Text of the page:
• What shapes could they see?
      • How many of each shape (triangles and quadrilaterals) could they find?
      • What was special about the shapes that touched?
      • Could they see any lines of symmetry within the shape?
      • Could they label the cardinal points of the compass?
      • What might be the names of the points in between? 
      The completed compass roses have been trimmed, mounted and displayed as part of ongoing classroom work.  

      During Literacy sessions the students have been working on writing riddles and solving clues.  To consolidate and link to this I decided to create some riddles that the Probot could be used to solve.  This would allow the students
      • to practice input independently, 
      • and to observe output.   
      Each group was given a support sheet containing a series of "riddles," procedures, that when the Probot was programmed would result in the pen tracing particular shapes on large sheets of paper.  I hoped that the students would enjoy the task, but was not expecting the excitement that followed.  Changing the name of the task to "Riddle Me Ree, What can I be?" and adding the idea that this was "Pirate Challenge" that we needed to work on as a "Crew" really motivated the group. They wanted to be first to finish, but when pointed to the idea that finishing first was less important than accuracy in following clues they worked hard to organise themselves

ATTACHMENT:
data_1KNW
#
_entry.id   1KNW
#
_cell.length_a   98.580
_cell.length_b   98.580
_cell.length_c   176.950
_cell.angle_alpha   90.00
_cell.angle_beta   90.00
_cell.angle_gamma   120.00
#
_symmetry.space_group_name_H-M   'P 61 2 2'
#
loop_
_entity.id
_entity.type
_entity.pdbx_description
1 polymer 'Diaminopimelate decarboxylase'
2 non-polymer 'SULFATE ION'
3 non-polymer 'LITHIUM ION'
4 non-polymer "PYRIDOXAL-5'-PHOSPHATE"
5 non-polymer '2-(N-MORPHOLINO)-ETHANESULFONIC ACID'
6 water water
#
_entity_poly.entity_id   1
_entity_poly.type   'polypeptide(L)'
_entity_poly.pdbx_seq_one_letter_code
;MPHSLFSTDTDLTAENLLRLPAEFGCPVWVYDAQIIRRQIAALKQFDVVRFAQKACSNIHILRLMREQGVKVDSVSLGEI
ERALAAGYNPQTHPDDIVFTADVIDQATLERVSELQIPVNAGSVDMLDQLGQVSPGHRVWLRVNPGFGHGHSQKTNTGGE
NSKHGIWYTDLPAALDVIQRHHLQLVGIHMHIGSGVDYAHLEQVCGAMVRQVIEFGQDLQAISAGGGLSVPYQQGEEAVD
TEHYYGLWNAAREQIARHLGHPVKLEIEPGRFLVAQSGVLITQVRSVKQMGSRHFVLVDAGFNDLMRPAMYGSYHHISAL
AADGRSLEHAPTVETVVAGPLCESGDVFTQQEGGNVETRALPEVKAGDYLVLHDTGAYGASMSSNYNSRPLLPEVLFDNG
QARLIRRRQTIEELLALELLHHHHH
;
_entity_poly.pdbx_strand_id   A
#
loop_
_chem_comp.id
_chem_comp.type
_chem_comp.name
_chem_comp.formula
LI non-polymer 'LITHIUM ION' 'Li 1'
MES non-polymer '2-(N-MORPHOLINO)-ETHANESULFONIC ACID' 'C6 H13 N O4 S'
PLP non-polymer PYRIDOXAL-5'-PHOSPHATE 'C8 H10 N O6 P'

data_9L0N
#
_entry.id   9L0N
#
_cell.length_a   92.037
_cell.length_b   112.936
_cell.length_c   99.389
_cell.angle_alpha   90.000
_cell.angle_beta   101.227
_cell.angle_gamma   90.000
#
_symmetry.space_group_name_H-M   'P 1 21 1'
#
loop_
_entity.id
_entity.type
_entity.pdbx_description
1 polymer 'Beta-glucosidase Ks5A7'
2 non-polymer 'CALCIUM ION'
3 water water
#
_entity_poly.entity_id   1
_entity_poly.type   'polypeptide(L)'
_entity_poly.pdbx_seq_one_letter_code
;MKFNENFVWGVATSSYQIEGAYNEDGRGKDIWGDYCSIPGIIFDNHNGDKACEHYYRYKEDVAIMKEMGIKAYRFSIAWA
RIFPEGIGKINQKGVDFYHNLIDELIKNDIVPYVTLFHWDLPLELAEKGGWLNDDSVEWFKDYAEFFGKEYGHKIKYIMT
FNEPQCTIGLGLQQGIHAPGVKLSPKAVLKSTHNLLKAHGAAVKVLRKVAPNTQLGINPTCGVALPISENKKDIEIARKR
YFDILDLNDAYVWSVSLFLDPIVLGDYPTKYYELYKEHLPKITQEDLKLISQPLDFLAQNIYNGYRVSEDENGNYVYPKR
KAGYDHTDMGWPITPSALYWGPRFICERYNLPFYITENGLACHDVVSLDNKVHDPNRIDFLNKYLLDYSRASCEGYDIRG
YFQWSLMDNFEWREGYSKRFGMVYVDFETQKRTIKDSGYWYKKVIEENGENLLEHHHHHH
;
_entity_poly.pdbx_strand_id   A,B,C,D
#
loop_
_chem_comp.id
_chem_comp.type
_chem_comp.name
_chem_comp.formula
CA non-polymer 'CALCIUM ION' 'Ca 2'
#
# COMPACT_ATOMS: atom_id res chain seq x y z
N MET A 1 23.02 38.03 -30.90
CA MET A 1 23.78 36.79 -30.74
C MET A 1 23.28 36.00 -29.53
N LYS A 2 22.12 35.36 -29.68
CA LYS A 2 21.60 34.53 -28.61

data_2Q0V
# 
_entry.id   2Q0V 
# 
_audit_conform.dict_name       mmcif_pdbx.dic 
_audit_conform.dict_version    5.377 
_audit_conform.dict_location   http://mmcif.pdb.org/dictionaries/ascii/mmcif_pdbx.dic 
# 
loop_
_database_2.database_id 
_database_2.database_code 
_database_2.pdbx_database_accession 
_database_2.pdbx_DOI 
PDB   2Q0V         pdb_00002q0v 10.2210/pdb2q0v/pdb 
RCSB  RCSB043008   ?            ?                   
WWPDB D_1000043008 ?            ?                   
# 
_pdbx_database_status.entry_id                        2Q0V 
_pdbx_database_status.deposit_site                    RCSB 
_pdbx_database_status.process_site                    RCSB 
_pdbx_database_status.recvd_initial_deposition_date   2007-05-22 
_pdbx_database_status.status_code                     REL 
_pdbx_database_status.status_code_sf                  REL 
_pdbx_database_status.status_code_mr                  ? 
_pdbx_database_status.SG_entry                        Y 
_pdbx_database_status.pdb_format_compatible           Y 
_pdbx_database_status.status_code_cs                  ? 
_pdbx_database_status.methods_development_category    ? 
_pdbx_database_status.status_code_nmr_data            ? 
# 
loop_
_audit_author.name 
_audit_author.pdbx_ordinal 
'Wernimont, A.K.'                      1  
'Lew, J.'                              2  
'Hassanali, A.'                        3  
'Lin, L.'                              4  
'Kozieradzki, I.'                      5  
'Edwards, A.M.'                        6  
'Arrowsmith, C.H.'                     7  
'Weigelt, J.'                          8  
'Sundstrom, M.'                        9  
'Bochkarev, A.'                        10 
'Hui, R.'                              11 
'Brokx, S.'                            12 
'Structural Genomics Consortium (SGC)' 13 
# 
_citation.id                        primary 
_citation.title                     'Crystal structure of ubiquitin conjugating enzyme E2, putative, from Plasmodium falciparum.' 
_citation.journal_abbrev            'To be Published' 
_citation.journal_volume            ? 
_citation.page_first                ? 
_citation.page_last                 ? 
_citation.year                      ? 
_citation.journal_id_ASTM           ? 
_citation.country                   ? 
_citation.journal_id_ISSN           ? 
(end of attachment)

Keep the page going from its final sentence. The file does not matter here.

• Taking Turns to enter inputs
      • Checking that inputs were accurate, 
      • Correct where mistakes had been made, sometimes this involved deleting the whole procedure and beginning again, and for some groups who had spotted you could navigate the menu, only removing parts that were incorrect and correcting them.
      The students were initially surprised by the idea that these instructions could produce recognisable shapes, but this further motivated them to see what the next procedure would produce.  Working with each group I encouraged them to look at what they were entering into the key pad, and the outcomes they had developed.  Could they predict what shape their next riddles might produce.